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Embrace a Different Kind of Magic with Black Beauty Cosmetics

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For Abigail Black, it all started with a witch. Black had the role of the Wicked Witch of the West in her local theater troupe’s production of The Wizard of Oz, but didn’t have the necessary makeup for the role. She couldn’t afford to buy it, either. Not to be deterred, she dyed her skin green with food coloring to play the part.

That dedication, determination, and creative thinking served her well when she decided to learn how to make cosmetics. Her goal: Cruelty-free, affordable makeup for all. That’s an ideal that may seem pure fantasy, but Black used her experience as a makeup artist and thespian — along with the willingness to do thousands of hours of research into chemistry and cosmetics making — to create her own potent form of magic: Black Beauty Cosmetics.

Image via @auttielee Eyeshadow in Living Dead//$3.50

Black talked to Dear Darkling and recalled her own frustration over a lack of good non-neutral makeup at an affordable price point.

“In the past few years, the beauty industry has grown at an alarming rate, which is absolutely fantastic, because [it has] made affordable products more accessible to the public,” she said. “However, I found myself constantly wasting money on these affordable brands that had zero color payoff, were super patchy, and not wearable. Or [these brands] didn’t even offer the bright and bold colors I desired. I’ve always believed quality shouldn’t be sacrificed because it’s a lower priced item. While there are some brands with amazing quality, not everyone can afford [them]. I know I couldn’t.

When I launched my brand, I not only wanted to focus on bringing super-pigmented and professional quality products to the table, but I wanted to be completely price inclusive. If I couldn’t [have afforded] it three years ago, I won’t sell it.”

Black’s eponymous company, Black Beauty Cosmetics, is off to a great start in fulfilling her goal. The shop debuted last year, and so far her collection offers eyeshadow singles in a variety of tantalizing shimmers and extraordinarily smooth and full-coverage mattes. She also offers intense liquid highlighters, eyebrow pomades, and more. Black makes amazing glitter eyeliners packed to the brim with sparkle that doesn’t fall out during wear. With her eye toward unconventional colors, Black also makes an ethereal blue duochrome powder highlighter, Resurrection.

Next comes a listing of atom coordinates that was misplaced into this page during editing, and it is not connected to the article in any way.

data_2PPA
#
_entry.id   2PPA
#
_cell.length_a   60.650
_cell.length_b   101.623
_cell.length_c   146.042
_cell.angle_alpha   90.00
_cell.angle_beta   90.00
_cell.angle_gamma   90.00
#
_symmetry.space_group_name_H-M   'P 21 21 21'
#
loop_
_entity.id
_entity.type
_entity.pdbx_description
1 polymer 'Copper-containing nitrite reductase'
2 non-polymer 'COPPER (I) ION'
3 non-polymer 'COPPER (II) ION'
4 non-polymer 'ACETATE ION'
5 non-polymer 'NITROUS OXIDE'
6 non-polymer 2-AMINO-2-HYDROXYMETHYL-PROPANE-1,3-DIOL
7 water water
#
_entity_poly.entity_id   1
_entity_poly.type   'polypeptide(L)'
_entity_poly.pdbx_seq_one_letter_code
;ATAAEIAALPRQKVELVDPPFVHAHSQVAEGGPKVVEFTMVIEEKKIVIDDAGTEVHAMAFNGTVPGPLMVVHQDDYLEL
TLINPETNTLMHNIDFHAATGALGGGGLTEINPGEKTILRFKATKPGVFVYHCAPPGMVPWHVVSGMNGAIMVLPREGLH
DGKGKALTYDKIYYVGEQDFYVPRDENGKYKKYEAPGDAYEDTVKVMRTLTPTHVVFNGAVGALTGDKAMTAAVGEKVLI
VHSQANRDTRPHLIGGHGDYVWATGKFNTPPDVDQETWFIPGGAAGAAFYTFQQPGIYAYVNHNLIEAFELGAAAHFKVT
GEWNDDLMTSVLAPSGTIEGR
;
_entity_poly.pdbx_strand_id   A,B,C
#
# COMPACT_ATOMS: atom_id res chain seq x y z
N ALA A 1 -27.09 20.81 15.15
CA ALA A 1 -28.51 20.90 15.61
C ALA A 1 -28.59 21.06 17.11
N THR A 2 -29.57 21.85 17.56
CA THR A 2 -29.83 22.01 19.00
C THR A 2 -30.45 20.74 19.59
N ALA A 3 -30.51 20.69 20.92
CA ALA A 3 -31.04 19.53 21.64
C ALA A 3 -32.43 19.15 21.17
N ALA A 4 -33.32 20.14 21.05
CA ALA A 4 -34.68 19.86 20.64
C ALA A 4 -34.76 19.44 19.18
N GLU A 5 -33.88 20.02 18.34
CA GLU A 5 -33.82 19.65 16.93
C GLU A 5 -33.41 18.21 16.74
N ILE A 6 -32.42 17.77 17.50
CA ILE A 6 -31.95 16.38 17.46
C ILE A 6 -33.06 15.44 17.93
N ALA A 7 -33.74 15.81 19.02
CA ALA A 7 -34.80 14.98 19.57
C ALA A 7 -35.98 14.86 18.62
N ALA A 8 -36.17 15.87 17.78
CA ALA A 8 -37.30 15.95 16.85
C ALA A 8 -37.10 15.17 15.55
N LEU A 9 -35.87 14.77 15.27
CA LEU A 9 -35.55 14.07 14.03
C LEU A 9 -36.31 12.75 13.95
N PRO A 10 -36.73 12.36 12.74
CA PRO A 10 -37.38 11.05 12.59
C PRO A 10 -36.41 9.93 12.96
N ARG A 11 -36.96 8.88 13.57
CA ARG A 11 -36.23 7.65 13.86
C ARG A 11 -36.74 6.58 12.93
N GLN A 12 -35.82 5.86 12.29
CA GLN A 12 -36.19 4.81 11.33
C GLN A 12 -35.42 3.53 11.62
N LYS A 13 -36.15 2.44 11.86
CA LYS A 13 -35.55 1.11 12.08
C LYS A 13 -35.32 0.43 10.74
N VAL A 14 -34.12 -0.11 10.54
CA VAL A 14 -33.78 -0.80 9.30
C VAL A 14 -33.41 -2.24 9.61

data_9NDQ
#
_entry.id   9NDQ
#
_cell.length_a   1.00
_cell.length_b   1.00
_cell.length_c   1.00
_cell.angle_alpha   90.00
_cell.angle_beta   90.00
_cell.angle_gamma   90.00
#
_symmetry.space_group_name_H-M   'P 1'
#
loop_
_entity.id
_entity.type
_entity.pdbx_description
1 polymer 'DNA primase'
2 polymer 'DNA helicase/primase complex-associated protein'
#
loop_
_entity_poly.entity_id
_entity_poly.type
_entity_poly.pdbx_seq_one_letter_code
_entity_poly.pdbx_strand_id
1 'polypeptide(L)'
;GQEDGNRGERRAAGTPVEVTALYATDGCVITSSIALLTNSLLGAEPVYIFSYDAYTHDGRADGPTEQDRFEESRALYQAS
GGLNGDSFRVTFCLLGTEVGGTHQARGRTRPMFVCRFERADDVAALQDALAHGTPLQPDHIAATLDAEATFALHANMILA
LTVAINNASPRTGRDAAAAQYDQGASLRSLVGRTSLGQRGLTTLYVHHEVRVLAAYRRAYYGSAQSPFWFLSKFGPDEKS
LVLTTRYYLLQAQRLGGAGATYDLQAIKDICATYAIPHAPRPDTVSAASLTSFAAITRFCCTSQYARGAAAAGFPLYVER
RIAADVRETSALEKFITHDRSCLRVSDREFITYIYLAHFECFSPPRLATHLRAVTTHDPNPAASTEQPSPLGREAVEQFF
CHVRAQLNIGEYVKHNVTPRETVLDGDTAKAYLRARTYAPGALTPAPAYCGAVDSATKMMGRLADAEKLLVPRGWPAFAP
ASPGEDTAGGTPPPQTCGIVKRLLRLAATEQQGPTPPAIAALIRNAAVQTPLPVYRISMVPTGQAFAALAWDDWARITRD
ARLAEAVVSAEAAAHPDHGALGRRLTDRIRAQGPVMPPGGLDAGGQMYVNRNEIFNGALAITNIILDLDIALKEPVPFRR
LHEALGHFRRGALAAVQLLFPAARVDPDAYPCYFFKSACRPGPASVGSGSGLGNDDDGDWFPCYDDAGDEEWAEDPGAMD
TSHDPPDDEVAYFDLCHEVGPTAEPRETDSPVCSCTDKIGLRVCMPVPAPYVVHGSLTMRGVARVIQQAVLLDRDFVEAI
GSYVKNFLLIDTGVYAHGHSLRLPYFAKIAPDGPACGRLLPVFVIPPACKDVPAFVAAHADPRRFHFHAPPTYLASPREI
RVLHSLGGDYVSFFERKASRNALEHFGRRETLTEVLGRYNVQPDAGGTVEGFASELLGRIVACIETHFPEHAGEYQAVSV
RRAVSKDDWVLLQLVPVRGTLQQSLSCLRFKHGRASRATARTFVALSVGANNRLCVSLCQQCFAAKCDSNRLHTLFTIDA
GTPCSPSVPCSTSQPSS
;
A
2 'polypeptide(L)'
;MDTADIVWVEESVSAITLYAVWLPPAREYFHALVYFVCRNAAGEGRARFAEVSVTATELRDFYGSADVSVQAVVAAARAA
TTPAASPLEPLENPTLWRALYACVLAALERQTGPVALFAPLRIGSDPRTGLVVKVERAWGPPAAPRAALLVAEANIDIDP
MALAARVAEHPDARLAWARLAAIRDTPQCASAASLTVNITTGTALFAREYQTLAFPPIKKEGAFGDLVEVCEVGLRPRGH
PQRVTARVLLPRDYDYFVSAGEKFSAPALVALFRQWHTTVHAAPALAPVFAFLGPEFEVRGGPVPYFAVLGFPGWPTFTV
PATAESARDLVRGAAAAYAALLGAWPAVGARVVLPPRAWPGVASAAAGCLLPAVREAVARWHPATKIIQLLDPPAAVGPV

Images via (Left) @lillyteele, wearing Glitter Liquid Eye Liner in Alazarin Crimson in her cut crease, and (Right) @black_beauty_cosmetics Glitter Liquid Eye Liners//$4 each

Black Beauty products are 100% cruelty-free. Most Black Beauty products are also vegan (Black estimates 95%), but a few are not, so all ingredients are listed in the product descriptions for customer convenience. Black Beauty is an environmentally conscious, low waste company. Loose powder products are packaged in reusable jars, and everything is shipped without extra boxes, baggies, ribbons, and other packaging. Not only does this keep trash out of landfills, but the savings on materials gets passed on to customers. Always striving to improve customers’ experiences, Black updated her labels earlier this month. They are now simpler, higher quality, and allow customers to see the shadow colors through the top. (See picture below; label photos shown on her shop and social media pages may not be updated yet.)

Images via @black_beauty_cosmetics L to R: The brand’s new, higher quality label design shown on Eye Shadow in Children of the Corn; eyeshadow in Alizarin Crimson, Hocus Pocus, and Exorcist//$3.50 each